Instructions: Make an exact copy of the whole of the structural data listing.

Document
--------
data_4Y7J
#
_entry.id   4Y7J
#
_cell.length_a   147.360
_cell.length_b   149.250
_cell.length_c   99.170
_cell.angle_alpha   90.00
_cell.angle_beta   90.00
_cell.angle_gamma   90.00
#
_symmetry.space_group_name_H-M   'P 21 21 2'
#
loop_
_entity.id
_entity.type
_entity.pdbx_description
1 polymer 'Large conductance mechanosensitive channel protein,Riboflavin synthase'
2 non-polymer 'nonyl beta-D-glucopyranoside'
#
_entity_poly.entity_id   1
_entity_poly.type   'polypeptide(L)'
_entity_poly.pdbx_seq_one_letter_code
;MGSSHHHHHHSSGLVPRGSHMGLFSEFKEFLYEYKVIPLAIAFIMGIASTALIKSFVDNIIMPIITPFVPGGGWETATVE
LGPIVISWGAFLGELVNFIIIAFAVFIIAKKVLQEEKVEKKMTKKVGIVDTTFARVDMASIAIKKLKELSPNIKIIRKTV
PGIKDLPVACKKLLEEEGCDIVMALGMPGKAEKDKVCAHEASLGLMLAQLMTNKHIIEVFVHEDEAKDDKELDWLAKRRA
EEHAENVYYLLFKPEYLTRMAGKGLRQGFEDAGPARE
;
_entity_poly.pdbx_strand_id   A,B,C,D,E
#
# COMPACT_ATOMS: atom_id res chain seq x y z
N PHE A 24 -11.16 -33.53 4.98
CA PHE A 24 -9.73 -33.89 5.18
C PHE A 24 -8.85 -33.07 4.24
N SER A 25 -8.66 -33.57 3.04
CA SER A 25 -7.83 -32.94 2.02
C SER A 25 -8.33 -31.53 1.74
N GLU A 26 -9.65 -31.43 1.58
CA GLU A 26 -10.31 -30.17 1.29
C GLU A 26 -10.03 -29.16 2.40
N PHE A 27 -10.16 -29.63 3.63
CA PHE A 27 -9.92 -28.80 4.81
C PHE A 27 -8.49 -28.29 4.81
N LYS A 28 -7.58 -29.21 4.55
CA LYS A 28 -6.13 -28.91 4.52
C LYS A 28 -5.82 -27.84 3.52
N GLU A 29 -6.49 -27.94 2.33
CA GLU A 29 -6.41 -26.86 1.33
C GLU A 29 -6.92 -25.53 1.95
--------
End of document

data_4Y7J
#
_entry.id   4Y7J
#
_cell.length_a   147.360
_cell.length_b   149.250
_cell.length_c   99.170
_cell.angle_alpha   90.00
_cell.angle_beta   90.00
_cell.angle_gamma   90.00
#
_symmetry.space_group_name_H-M   'P 21 21 2'
#
loop_
_entity.id
_entity.type
_entity.pdbx_description
1 polymer 'Large conductance mechanosensitive channel protein,Riboflavin synthase'
2 non-polymer 'nonyl beta-D-glucopyranoside'
#
_entity_poly.entity_id   1
_entity_poly.type   'polypeptide(L)'
_entity_poly.pdbx_seq_one_letter_code
;MGSSHHHHHHSSGLVPRGSHMGLFSEFKEFLYEYKVIPLAIAFIMGIASTALIKSFVDNIIMPIITPFVPGGGWETATVE
LGPIVISWGAFLGELVNFIIIAFAVFIIAKKVLQEEKVEKKMTKKVGIVDTTFARVDMASIAIKKLKELSPNIKIIRKTV
PGIKDLPVACKKLLEEEGCDIVMALGMPGKAEKDKVCAHEASLGLMLAQLMTNKHIIEVFVHEDEAKDDKELDWLAKRRA
EEHAENVYYLLFKPEYLTRMAGKGLRQGFEDAGPARE
;
_entity_poly.pdbx_strand_id   A,B,C,D,E
#
# COMPACT_ATOMS: atom_id res chain seq x y z
N PHE A 24 -11.16 -33.53 4.98
CA PHE A 24 -9.73 -33.89 5.18
C PHE A 24 -8.85 -33.07 4.24
N SER A 25 -8.66 -33.57 3.04
CA SER A 25 -7.83 -32.94 2.02
C SER A 25 -8.33 -31.53 1.74
N GLU A 26 -9.65 -31.43 1.58
CA GLU A 26 -10.31 -30.17 1.29
C GLU A 26 -10.03 -29.16 2.40
N PHE A 27 -10.16 -29.63 3.63
CA PHE A 27 -9.92 -28.80 4.81
C PHE A 27 -8.49 -28.29 4.81
N LYS A 28 -7.58 -29.21 4.55
CA LYS A 28 -6.13 -28.91 4.52
C LYS A 28 -5.82 -27.84 3.52
N GLU A 29 -6.49 -27.94 2.33
CA GLU A 29 -6.41 -26.86 1.33
C GLU A 29 -6.92 -25.53 1.95